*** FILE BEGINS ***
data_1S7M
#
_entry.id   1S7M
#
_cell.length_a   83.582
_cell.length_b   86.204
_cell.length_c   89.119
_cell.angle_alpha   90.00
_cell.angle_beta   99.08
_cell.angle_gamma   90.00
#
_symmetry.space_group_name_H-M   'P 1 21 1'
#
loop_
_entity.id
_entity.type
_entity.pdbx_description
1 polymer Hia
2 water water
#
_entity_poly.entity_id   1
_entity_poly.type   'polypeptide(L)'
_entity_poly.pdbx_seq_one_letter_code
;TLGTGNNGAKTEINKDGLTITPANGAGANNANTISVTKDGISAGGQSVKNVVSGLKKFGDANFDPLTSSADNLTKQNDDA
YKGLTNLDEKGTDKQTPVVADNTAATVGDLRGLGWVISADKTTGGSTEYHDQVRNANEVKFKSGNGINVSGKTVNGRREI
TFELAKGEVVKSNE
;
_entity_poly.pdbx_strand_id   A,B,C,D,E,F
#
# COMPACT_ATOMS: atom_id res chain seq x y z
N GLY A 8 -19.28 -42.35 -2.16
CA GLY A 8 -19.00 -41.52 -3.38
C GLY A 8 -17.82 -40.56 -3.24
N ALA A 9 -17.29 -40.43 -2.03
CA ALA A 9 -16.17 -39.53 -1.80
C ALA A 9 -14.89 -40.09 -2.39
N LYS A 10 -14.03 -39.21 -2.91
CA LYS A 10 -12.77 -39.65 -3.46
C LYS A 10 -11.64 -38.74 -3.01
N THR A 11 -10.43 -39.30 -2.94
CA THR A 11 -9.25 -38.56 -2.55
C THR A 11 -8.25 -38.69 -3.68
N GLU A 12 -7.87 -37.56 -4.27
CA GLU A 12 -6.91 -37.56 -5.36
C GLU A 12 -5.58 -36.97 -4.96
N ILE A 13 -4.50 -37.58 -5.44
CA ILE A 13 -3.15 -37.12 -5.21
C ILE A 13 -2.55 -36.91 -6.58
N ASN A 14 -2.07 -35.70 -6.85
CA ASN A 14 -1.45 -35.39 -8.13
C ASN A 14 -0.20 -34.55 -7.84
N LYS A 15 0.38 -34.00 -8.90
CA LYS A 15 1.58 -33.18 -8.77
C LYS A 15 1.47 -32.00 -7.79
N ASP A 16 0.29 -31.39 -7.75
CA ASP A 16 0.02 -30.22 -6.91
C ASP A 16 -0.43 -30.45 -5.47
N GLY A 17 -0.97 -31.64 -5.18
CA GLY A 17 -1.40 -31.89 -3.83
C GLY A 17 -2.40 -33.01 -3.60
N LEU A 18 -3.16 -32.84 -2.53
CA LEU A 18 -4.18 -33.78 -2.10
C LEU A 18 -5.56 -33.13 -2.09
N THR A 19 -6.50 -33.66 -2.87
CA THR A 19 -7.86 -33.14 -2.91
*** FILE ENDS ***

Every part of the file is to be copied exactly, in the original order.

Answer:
data_1S7M
#
_entry.id   1S7M
#
_cell.length_a   83.582
_cell.length_b   86.204
_cell.length_c   89.119
_cell.angle_alpha   90.00
_cell.angle_beta   99.08
_cell.angle_gamma   90.00
#
_symmetry.space_group_name_H-M   'P 1 21 1'
#
loop_
_entity.id
_entity.type
_entity.pdbx_description
1 polymer Hia
2 water water
#
_entity_poly.entity_id   1
_entity_poly.type   'polypeptide(L)'
_entity_poly.pdbx_seq_one_letter_code
;TLGTGNNGAKTEINKDGLTITPANGAGANNANTISVTKDGISAGGQSVKNVVSGLKKFGDANFDPLTSSADNLTKQNDDA
YKGLTNLDEKGTDKQTPVVADNTAATVGDLRGLGWVISADKTTGGSTEYHDQVRNANEVKFKSGNGINVSGKTVNGRREI
TFELAKGEVVKSNE
;
_entity_poly.pdbx_strand_id   A,B,C,D,E,F
#
# COMPACT_ATOMS: atom_id res chain seq x y z
N GLY A 8 -19.28 -42.35 -2.16
CA GLY A 8 -19.00 -41.52 -3.38
C GLY A 8 -17.82 -40.56 -3.24
N ALA A 9 -17.29 -40.43 -2.03
CA ALA A 9 -16.17 -39.53 -1.80
C ALA A 9 -14.89 -40.09 -2.39
N LYS A 10 -14.03 -39.21 -2.91
CA LYS A 10 -12.77 -39.65 -3.46
C LYS A 10 -11.64 -38.74 -3.01
N THR A 11 -10.43 -39.30 -2.94
CA THR A 11 -9.25 -38.56 -2.55
C THR A 11 -8.25 -38.69 -3.68
N GLU A 12 -7.87 -37.56 -4.27
CA GLU A 12 -6.91 -37.56 -5.36
C GLU A 12 -5.58 -36.97 -4.96
N ILE A 13 -4.50 -37.58 -5.44
CA ILE A 13 -3.15 -37.12 -5.21
C ILE A 13 -2.55 -36.91 -6.58
N ASN A 14 -2.07 -35.70 -6.85
CA ASN A 14 -1.45 -35.39 -8.13
C ASN A 14 -0.20 -34.55 -7.84
N LYS A 15 0.38 -34.00 -8.90
CA LYS A 15 1.58 -33.18 -8.77
C LYS A 15 1.47 -32.00 -7.79
N ASP A 16 0.29 -31.39 -7.75
CA ASP A 16 0.02 -30.22 -6.91
C ASP A 16 -0.43 -30.45 -5.47
N GLY A 17 -0.97 -31.64 -5.18
CA GLY A 17 -1.40 -31.89 -3.83
C GLY A 17 -2.40 -33.01 -3.60
N LEU A 18 -3.16 -32.84 -2.53
CA LEU A 18 -4.18 -33.78 -2.10
C LEU A 18 -5.56 -33.13 -2.09
N THR A 19 -6.50 -33.66 -2.87
CA THR A 19 -7.86 -33.14 -2.91